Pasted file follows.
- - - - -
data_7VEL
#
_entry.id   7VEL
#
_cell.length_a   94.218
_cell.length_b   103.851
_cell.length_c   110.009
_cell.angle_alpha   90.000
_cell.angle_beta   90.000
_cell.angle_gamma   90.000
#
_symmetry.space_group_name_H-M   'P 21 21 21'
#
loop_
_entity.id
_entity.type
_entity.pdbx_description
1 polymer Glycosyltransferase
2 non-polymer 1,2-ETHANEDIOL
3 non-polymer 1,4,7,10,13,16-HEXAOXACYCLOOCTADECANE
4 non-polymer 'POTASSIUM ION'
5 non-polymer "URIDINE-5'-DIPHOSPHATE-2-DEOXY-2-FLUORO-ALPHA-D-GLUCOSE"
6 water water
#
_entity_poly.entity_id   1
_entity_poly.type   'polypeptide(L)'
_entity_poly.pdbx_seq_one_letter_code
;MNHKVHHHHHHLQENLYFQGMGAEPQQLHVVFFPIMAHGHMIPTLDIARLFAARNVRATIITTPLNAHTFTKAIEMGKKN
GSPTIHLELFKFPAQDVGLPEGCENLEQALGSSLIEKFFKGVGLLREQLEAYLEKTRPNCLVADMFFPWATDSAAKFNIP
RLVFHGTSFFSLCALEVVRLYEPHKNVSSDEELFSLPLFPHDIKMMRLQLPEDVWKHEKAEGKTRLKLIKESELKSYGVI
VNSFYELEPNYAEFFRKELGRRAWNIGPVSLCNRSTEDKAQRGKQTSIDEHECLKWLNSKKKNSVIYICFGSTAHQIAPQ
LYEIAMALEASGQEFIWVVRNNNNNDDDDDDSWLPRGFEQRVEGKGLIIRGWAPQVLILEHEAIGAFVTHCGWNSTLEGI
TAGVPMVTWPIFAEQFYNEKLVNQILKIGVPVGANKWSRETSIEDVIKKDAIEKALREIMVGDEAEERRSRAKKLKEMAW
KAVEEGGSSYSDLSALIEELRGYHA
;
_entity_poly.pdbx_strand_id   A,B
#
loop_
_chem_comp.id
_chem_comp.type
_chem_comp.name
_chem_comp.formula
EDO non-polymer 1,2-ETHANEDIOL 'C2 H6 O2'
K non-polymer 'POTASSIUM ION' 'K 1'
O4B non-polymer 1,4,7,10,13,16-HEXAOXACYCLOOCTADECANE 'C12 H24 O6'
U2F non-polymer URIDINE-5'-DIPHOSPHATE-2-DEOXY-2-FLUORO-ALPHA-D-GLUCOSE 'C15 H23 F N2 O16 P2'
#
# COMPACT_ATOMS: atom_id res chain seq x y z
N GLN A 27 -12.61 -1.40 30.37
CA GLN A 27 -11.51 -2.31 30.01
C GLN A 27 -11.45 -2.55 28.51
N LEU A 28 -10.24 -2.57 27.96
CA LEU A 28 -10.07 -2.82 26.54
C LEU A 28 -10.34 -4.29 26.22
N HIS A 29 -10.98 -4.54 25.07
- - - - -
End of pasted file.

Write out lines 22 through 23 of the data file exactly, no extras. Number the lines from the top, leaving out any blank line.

5 non-polymer "URIDINE-5'-DIPHOSPHATE-2-DEOXY-2-FLUORO-ALPHA-D-GLUCOSE"
6 water water